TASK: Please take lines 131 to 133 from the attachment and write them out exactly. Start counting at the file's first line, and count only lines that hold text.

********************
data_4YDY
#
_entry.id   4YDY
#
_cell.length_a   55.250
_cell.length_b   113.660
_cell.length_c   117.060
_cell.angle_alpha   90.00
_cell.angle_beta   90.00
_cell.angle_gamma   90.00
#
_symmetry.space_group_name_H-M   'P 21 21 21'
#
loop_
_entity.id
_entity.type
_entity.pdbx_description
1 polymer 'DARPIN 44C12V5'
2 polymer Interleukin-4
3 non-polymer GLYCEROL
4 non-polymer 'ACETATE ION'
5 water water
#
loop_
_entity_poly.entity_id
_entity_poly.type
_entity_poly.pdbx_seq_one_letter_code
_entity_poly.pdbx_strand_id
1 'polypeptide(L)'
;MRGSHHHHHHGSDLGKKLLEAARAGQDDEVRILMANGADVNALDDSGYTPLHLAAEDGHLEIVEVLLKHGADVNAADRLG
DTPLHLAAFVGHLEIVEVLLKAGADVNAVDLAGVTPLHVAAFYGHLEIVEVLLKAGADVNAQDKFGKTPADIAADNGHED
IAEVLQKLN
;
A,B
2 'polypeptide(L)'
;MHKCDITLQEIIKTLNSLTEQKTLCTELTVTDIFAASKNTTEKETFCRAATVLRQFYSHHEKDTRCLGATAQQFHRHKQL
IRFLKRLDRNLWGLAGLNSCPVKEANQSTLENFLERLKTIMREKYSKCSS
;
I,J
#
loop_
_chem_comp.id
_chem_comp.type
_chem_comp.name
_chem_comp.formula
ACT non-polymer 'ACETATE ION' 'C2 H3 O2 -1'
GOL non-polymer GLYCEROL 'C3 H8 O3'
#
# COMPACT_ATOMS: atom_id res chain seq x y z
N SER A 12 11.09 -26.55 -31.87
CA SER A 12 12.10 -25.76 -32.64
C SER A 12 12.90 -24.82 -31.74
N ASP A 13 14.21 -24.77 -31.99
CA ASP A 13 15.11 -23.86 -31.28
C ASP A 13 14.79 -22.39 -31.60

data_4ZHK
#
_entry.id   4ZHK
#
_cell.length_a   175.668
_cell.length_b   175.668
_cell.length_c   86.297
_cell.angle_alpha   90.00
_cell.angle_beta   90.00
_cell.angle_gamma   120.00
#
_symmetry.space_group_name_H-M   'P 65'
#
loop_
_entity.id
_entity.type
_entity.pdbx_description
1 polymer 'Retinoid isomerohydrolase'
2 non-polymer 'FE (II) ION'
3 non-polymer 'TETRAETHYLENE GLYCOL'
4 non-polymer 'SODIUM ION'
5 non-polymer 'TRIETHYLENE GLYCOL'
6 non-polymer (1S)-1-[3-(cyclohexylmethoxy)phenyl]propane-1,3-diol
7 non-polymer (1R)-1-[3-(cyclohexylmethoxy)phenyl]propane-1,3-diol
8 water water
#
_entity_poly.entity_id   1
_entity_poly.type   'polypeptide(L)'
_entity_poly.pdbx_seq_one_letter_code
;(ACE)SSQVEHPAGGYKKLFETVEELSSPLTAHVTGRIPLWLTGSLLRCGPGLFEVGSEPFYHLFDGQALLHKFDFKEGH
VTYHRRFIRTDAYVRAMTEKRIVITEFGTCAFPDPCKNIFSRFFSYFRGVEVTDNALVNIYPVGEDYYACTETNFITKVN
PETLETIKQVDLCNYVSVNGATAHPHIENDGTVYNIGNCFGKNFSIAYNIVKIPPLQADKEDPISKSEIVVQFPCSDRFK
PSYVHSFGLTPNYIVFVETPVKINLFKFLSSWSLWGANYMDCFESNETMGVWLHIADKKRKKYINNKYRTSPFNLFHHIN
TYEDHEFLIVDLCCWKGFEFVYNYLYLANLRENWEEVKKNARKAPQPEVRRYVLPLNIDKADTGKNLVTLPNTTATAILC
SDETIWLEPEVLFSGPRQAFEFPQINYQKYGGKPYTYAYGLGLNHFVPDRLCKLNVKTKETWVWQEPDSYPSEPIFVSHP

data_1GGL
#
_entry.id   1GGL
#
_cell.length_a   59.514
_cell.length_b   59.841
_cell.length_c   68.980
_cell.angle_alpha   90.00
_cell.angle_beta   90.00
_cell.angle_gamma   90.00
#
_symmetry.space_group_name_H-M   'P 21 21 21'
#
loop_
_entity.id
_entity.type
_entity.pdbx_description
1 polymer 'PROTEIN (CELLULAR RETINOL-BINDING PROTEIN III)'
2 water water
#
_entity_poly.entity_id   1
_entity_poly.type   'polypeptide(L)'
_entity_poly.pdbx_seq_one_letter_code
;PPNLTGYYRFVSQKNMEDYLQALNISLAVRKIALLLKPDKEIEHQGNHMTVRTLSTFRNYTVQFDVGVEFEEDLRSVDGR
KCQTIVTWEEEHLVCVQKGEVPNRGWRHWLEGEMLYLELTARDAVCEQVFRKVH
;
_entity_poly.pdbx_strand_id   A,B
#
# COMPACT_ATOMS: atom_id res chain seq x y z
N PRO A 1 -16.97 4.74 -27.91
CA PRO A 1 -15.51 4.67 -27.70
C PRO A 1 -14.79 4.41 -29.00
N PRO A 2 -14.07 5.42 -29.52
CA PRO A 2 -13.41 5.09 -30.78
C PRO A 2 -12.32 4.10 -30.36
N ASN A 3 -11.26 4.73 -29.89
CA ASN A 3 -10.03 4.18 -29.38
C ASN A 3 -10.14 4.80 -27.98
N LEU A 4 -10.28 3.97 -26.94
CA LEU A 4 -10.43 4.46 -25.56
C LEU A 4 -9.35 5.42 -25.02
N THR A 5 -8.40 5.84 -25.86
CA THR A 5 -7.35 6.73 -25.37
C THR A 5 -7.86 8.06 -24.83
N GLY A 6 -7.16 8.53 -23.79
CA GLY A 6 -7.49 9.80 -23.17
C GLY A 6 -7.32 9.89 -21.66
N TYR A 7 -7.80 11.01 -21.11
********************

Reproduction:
C LEU A 4 -9.35 5.42 -25.02
N THR A 5 -8.40 5.84 -25.86
CA THR A 5 -7.35 6.73 -25.37